# Angular Momentum of clay ball

1. Dec 17, 2006

### lizzyb

1. The problem statement, all variables and given/known data

A wad of sticky clay (mass m, velocity v), is fired at a solid cylinder (mass M, radius R). The cylinder is initially at rest and rotates on an axis through the center of mass. The line of motion of the projectile is perpendicular to the axis of rotation and at a distance d < R from the center.

Find the angular speed of the cylinder just as the clay hits the surface.

2. Relevant equations

Conservation of Angular Momentum

3. The attempt at a solution

I did:

$$L_i = d m v_i$$
$$L_f = d m v_f + \frac{1}{2} M r^2 \omega = d m r \omega + \frac{1}{2} M r^2$$
$$L_i = L_f$$
$$d m v_i = d m r \omega + \frac{1}{2} M r^2 \omega$$
$$\omega = \frac{d m v_i}{(d m r + \frac{M r^2}{2})}$$

Which isn't correct; it may have something to do with the momentum of the wad of sticky clay; the reason I used L = m v d is because d would be the moment arm but perhaps I'm confusing this with torque? What value of r should I use when the force isn't perpindicular?

2. Dec 17, 2006

### OlderDan

You lost an ω in your second equation, so I added it in the quote. Why do you think it is wrong? Could it be that changing r to R is causing a problem?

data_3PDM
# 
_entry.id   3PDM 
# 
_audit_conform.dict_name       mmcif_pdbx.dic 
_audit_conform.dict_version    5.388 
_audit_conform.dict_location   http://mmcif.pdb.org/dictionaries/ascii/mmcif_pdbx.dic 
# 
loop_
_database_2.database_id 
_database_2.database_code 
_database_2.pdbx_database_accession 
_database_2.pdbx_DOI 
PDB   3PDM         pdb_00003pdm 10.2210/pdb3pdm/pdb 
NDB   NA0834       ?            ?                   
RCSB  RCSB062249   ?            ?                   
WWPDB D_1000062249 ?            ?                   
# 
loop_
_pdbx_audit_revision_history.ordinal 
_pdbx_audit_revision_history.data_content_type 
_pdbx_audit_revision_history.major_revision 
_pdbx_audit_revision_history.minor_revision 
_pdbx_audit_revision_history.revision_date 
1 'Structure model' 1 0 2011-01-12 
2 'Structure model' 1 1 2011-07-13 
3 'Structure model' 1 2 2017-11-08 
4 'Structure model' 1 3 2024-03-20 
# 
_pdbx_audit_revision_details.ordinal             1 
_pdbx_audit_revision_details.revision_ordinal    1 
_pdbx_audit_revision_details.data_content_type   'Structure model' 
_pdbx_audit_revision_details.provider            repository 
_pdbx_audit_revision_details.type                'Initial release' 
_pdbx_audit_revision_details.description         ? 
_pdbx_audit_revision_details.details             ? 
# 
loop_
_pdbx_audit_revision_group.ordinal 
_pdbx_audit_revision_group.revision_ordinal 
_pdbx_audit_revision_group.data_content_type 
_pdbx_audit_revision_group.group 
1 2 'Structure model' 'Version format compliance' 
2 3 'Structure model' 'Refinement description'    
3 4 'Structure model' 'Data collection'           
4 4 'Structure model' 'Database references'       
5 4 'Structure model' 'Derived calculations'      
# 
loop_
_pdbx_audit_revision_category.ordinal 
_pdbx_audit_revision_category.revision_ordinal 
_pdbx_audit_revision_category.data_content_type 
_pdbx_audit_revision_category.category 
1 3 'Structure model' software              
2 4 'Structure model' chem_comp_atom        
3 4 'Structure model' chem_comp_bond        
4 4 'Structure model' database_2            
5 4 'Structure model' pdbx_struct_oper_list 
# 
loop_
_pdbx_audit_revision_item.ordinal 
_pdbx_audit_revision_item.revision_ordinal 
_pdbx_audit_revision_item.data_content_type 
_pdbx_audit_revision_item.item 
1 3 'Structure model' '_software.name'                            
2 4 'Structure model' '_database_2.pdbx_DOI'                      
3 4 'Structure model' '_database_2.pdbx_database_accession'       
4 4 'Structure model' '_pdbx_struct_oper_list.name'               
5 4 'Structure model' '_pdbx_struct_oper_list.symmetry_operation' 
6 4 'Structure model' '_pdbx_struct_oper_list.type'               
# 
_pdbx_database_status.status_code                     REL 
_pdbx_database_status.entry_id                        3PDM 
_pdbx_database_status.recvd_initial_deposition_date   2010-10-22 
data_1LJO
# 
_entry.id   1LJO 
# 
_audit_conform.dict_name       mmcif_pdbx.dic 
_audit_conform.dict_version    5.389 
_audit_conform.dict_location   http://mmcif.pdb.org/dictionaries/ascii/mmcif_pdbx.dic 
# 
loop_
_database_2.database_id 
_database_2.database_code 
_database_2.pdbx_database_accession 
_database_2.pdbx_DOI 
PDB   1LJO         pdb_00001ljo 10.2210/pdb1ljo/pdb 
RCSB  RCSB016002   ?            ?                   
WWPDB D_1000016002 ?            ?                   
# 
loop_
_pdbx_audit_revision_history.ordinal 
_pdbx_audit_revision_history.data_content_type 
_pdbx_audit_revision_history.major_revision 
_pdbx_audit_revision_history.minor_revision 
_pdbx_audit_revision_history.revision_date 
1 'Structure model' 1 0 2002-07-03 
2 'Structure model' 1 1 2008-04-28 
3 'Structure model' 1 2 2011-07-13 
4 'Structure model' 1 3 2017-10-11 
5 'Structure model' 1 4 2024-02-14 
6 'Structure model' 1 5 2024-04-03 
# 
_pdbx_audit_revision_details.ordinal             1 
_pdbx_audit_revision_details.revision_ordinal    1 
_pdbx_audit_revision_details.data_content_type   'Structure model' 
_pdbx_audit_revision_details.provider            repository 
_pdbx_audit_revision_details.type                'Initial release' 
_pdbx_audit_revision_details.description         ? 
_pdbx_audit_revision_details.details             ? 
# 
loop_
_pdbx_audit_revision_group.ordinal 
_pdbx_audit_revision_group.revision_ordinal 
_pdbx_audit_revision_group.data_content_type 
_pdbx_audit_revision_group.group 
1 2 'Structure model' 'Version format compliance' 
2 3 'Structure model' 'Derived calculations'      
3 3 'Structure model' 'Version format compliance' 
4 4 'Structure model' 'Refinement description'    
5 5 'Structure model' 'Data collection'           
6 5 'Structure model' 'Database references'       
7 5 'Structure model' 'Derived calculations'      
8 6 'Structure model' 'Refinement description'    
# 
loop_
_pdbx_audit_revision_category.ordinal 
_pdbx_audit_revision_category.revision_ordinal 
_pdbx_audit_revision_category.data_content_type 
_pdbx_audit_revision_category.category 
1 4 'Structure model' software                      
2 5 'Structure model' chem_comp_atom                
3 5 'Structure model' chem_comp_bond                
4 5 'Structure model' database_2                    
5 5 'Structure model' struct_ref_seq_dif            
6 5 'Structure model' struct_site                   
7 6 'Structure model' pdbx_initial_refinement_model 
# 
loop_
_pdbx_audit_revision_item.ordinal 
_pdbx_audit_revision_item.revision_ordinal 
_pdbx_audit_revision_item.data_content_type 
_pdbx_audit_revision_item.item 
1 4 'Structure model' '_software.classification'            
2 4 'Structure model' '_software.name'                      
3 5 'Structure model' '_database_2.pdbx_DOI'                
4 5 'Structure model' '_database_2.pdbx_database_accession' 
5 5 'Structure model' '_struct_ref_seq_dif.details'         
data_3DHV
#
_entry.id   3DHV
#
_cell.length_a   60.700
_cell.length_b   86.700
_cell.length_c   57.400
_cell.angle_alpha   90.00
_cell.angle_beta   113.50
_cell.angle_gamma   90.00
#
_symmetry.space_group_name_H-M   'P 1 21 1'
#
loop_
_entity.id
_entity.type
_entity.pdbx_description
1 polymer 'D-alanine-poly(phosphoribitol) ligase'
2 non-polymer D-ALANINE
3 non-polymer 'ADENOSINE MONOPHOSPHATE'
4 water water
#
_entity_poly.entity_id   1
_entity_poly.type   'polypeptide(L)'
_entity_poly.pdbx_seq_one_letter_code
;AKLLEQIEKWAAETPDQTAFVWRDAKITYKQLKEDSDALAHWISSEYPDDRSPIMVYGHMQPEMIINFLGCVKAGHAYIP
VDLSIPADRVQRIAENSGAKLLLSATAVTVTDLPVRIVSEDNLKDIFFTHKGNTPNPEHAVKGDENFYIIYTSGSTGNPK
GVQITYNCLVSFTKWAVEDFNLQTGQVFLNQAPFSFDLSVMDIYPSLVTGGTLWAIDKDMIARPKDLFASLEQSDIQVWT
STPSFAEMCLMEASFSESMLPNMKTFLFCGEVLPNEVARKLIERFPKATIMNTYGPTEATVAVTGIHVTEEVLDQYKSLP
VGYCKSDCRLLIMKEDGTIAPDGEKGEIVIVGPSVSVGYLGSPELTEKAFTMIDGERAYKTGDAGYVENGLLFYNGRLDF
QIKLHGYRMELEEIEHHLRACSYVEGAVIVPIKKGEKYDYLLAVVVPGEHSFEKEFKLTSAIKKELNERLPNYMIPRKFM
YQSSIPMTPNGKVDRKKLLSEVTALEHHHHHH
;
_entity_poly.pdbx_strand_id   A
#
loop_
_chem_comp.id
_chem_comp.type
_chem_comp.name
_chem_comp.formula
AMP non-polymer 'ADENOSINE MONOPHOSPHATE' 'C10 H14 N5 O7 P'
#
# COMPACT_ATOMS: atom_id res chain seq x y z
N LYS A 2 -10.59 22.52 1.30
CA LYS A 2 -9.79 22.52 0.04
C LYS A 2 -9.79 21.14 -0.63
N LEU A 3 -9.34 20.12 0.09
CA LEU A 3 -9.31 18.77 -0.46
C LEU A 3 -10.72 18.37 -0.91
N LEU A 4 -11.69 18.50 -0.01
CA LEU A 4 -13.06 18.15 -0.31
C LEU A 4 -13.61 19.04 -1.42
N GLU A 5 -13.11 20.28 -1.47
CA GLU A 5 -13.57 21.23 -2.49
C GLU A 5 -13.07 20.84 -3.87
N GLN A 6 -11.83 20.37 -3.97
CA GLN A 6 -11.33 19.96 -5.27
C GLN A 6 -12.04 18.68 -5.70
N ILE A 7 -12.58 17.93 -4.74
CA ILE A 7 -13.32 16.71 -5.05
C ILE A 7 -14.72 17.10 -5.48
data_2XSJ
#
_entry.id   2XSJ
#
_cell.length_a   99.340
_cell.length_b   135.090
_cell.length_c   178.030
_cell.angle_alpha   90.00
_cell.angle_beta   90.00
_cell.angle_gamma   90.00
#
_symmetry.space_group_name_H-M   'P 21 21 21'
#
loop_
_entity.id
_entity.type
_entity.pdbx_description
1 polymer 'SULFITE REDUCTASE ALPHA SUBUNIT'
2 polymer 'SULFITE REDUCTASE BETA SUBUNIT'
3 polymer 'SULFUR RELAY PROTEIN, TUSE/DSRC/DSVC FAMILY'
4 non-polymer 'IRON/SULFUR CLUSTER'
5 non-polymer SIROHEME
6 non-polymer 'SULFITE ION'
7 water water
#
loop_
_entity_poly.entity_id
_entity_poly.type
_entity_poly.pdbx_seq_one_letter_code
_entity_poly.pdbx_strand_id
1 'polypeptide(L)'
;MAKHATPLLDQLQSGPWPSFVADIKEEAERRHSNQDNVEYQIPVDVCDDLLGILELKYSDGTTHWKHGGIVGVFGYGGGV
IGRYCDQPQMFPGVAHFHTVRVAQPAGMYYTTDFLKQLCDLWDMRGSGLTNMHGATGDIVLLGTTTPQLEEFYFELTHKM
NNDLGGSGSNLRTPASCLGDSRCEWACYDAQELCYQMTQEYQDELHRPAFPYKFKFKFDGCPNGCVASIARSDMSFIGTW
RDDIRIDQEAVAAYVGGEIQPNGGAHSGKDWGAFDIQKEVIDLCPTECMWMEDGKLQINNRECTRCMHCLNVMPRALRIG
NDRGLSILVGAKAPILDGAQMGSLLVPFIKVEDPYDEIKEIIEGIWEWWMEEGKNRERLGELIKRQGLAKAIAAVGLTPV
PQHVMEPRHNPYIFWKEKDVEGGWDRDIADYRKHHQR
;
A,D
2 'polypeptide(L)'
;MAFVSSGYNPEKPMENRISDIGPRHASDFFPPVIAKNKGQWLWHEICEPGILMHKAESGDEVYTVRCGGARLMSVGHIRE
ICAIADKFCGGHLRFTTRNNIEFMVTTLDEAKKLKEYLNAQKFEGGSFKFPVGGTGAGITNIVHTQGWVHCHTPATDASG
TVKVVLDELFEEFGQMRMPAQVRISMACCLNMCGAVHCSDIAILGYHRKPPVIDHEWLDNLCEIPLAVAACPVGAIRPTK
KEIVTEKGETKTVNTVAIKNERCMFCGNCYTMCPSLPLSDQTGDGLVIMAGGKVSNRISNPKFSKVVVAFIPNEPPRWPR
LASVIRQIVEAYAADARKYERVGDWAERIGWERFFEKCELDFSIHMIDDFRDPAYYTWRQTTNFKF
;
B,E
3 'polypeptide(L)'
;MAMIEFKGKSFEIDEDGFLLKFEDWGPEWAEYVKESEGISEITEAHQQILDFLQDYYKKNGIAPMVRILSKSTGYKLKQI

Last edited: Dec 17, 2006
3. Dec 17, 2006

### lizzyb

The solution in the back of the book is:
$$\omega = \frac{2 m v_i d}{(M + 2m) R^2}$$
so using what I did:
$$\omega = \frac{d m v_i}{(dmr + \frac{M r^2}{2})} = \frac{2 m v_i d}{ 2 d m r + M r^2 }$$
which is close but not it.

I don't think changing R to r makes a difference (let r = R).

But there is a relationship between R and d, viz. $$\cos \theta = \frac{d}{r}$$ but while that will take care of the r^2 it adds the cos.

Last edited: Dec 17, 2006
4. Dec 17, 2006

### OlderDan

OOPs.. I missed it. Sorry. They are correct. In your second equation on the right hand side, the distance between the line of the velocity and the axis for the clay is R, not d.

I better go get some coffee.:yuck:

Last edited: Dec 17, 2006
5. Dec 17, 2006

### lizzyb

How do you figure?

$$L_f = d m v_f + \frac{1}{2} M r^2 \omega = d m r \omega + \frac{1}{2} M r^2 \omega$$

The clay is coming in on the top part of the cylinder yet below the cylinder's radius, at a height d, which would be the distance between the velocity vector and the cylinder's axis.

oh wait, you mean because this is after the clay has stuck to the cylinder that the initial velocity vector has changed? In which case the distance between the line of velocity is r and not d as before?

$$d m v_i = m r^2 \omega + \frac{1}{2} M r^2 \omega$$
$$\omega r^2(m + \frac{1}{2} M) = \omega \frac{r^2}{2}(2m + M) = d m v_i$$
$$\omega = \frac{2 d m v_i}{(2 m + M) r^2}$$

Last edited: Dec 17, 2006
6. Dec 17, 2006

### OlderDan

That's it. The clay cannot penetrate the cylinder, so it has to abrubtly change direction at impact to move tangent to the cylinder.

7. Dec 17, 2006

### lizzyb

ok, that makes sense! thanks (again)!